In this week’s episode of ABC’s ONCE UPON A TIME, there is “Darkness on the Edge of Town.” A down-on-his-luck Mr. Gold (Robert Carlyle) brings Ursula (Merrin Dungey) and Cruella De Vil (Victoria Smurfit) to the edge of Storybrooke with a plan to get them inside. If only our heroes weren’t such goodie-two-shoes, as a couple of them apparently aren’t, the hamlet might be safe. Alas, evil is allowed within the protective spell once more.
This is supposedly about the lowest Gold has ever been, yet he’s easily able to manipulate not just his cohorts’ way into Storybrooke, but his own as well. If this doesn’t give you an idea of how powerful and forward thinking the Dark One is, nothing will. He may look pathetic eating a cup of ramen noodles in Ursula’s sad apartment, but this is merely cosmetic. Gold is still very much a force to be reckoned with, and far from done with his plans.
I contend, though, that things go far too easily for Gold in “Darkness on the Edge of Town.” Gold is very intelligent, to be sure, but so is Belle (Emilie de Ravin), and he not only tricks her into releasing a demon on the town, he does so without anyone suspecting his spell. Then, while Emma (Jennifer Morrison) and Regina (Lana Parrilla) do have reason to think villains can be redeemed, they don’t question how convenient it is that two baddies who can stop the demon show up at just the right time to do so? Not to mention, after allowing Ursula and Cruella in with a magic scroll, our heroes don’t get this key back, allowing the women to sneak Gold in later. This all adds up to a pretty weak story.
Weak, uneven story has been the problem with ONCE UPON A TIME for at least the past year. Ever since the excellent Neverland arc ended, it seems the writers can’t quite manage to come up with a cohesive tale that makes sense. I am very interested in Gold’s past with these villains and how they ended up in the real world, but we need a framework that makes sense to get us there. Having coincidence and laziness move characters that are supposed to be the best of us is sloppy, and it’s hard to get into the story when this exists.
That being said, there are some cool teases in “Darkness at the Edge of Town.” Snow (Ginnifer Goodwin) and Charming (Josh Dallas) apparently have a past with Cruella and Ursula they don’t want exposed. This is intriguing because the pair are usually so good as to be boring. The few times their darkness has come out have been among the best moments for their characters. I’m anxious to see what their secret is this time.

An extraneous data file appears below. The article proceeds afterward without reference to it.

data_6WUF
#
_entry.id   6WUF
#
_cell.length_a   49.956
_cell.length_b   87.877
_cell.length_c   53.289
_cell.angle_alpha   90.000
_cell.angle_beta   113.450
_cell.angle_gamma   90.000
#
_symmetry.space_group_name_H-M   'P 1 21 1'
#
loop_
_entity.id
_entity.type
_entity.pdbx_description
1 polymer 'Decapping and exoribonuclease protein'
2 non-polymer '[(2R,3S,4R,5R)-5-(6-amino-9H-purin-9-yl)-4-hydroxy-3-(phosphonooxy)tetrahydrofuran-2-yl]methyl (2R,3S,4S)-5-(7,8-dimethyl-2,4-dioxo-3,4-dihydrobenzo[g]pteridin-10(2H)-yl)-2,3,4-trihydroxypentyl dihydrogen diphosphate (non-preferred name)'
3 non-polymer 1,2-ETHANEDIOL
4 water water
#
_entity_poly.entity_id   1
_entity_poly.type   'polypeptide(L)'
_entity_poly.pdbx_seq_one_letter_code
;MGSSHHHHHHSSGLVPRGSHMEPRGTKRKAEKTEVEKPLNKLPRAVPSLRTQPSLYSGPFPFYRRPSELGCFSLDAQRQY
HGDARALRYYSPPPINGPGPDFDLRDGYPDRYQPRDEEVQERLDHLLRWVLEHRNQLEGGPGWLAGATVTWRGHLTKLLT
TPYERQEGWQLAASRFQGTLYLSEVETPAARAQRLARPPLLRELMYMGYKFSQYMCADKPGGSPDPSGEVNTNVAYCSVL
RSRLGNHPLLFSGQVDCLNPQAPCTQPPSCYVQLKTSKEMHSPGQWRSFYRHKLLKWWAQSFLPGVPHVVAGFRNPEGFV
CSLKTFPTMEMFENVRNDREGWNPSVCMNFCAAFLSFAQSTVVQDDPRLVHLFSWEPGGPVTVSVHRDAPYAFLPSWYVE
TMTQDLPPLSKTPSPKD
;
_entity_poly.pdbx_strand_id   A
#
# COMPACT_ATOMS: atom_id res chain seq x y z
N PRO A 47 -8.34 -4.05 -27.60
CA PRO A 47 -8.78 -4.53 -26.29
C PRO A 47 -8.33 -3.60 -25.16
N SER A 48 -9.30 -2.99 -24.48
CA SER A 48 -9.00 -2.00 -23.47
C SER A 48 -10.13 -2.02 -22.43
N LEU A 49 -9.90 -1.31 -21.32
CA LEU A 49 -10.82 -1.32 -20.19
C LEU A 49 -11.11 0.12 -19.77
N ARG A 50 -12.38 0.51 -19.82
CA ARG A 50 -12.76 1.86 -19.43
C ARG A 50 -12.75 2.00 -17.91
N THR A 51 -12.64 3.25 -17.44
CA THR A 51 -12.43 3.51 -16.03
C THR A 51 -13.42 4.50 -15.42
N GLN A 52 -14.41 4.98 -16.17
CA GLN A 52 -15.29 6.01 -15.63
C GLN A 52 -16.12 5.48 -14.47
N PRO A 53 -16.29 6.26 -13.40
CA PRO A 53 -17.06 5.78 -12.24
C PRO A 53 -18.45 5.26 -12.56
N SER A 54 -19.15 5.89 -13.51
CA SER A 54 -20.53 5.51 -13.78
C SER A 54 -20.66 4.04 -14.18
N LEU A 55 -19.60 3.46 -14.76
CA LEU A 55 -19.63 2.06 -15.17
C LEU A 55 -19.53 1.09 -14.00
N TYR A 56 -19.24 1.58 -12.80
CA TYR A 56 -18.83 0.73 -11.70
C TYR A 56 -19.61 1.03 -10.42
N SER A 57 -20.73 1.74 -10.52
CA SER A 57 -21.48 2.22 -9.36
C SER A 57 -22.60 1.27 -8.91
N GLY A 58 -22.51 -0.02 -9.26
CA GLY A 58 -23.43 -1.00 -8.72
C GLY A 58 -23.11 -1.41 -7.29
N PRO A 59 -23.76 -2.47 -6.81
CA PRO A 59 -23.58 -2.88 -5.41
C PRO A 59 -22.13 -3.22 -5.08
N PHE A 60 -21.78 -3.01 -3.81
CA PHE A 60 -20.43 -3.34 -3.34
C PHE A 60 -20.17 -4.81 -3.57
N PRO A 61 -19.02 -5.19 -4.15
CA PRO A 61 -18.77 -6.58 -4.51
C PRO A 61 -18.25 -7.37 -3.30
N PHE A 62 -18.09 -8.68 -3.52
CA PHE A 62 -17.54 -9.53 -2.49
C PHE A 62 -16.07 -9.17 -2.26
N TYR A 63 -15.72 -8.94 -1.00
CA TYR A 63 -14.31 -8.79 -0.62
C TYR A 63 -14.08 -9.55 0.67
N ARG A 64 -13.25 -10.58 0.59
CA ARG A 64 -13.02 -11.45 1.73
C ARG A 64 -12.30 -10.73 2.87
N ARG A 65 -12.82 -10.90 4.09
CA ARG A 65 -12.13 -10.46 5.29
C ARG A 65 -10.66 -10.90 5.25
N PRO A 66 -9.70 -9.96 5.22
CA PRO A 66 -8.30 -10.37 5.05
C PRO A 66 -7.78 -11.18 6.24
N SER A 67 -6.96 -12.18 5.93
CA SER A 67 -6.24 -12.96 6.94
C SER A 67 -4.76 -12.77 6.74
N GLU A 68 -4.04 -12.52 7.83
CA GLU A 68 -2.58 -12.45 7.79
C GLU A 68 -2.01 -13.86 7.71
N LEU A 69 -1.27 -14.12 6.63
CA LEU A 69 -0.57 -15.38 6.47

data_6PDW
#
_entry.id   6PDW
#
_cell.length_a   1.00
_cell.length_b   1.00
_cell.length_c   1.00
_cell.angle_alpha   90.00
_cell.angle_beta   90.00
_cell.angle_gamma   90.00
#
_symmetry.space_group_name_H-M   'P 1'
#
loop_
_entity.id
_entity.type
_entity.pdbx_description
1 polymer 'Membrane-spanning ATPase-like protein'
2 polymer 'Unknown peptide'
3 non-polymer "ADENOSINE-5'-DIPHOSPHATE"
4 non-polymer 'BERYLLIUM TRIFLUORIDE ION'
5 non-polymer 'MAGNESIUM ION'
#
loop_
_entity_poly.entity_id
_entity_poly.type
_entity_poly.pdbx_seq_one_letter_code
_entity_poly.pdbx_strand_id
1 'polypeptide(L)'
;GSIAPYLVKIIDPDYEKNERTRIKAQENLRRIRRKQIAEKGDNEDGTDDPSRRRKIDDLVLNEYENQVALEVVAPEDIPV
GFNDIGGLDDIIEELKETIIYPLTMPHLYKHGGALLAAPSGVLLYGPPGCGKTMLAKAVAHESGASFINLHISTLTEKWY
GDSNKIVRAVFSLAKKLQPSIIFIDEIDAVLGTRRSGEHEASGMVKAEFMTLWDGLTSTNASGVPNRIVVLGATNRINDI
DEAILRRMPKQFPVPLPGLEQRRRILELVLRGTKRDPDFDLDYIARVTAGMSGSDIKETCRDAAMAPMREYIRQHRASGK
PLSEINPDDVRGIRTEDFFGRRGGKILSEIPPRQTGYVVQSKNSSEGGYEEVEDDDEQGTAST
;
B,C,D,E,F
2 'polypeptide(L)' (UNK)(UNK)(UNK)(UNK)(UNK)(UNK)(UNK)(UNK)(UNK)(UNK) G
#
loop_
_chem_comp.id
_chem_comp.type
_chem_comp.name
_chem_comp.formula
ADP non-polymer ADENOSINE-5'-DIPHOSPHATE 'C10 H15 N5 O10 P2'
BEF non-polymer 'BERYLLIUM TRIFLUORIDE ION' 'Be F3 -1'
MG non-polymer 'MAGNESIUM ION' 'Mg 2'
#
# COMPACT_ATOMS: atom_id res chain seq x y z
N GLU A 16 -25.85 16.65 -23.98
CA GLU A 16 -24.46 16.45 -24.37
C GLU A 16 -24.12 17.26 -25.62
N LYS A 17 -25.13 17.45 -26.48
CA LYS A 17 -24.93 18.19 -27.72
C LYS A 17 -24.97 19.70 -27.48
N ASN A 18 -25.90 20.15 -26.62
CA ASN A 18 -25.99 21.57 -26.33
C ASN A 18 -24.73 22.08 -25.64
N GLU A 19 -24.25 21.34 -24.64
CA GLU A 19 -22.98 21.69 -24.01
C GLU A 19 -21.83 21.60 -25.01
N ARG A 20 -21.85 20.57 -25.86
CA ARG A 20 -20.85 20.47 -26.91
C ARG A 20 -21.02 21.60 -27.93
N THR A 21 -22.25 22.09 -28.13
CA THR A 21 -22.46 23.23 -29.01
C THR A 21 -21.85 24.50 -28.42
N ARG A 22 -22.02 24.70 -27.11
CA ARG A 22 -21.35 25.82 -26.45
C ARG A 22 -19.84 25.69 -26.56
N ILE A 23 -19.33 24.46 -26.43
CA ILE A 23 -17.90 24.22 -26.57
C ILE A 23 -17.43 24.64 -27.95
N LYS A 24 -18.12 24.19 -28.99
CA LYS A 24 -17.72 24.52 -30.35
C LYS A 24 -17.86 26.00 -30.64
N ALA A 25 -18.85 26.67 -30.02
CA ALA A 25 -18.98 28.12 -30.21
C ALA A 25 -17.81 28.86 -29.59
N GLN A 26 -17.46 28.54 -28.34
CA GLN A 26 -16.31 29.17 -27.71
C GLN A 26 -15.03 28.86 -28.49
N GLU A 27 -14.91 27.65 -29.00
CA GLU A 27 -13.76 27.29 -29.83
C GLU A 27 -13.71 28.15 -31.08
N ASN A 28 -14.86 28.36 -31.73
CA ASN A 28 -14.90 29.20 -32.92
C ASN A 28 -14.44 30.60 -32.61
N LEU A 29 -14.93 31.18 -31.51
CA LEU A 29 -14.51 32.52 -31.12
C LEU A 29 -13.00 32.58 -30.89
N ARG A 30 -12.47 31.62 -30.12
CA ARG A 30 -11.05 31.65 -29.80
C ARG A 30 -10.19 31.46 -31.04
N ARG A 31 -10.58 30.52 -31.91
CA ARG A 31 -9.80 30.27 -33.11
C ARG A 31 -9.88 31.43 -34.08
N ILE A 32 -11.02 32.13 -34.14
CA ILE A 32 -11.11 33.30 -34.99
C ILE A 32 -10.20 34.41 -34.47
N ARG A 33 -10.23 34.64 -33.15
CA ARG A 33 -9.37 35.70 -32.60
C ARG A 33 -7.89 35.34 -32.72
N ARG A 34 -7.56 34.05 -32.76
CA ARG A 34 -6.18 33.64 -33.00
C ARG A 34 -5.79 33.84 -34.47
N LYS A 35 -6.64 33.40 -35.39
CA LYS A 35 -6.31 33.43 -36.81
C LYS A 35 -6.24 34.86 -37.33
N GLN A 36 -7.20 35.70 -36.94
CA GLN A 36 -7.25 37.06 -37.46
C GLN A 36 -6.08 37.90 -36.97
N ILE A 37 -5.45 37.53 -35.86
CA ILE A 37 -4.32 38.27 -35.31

Also, after the Blue Fairy (Keegan Connor Tracy) is rescued from the sorcerer’s hat, she speaks of the sorcerer and the author of the story book being two very different people. As has frequently been the case in ONCE UPON A TIME, Blue seems to know a lot more than she’s letting on. Given the importance of the author and how the show has been teasing his or her identity for awhile, it’s heartening to see this arc moving forward.
Lastly, Gold says that the heart with the darkest potential in Storybrooke is Emma, not Regina. Given just how bad Regina used to be, that’s hard to believe, but our Emma is certainly not as pure as Snow (he he), with her own checkered past. Emma’s use of magic has been slowly growing, and we’ve seen that magic can corrupt. Might Emma be reaching a tipping point where her soul is pulled towards the wrong path? That would be an interesting plot, if done right.
“Darkness at the Edge of Town” manages to be a pretty intriguing hour, despite the flaws in the central plot. The series certainly can’t afford to let every installment be this flimsy, but if it focuses on the established strengths it possesses, Once Upon A Time could get back to being great again in short order. There is enough good stuff here to build a half-season upon. The question is, will they?
Once Upon A Time airs Sundays at 8 p.m. ET on ABC.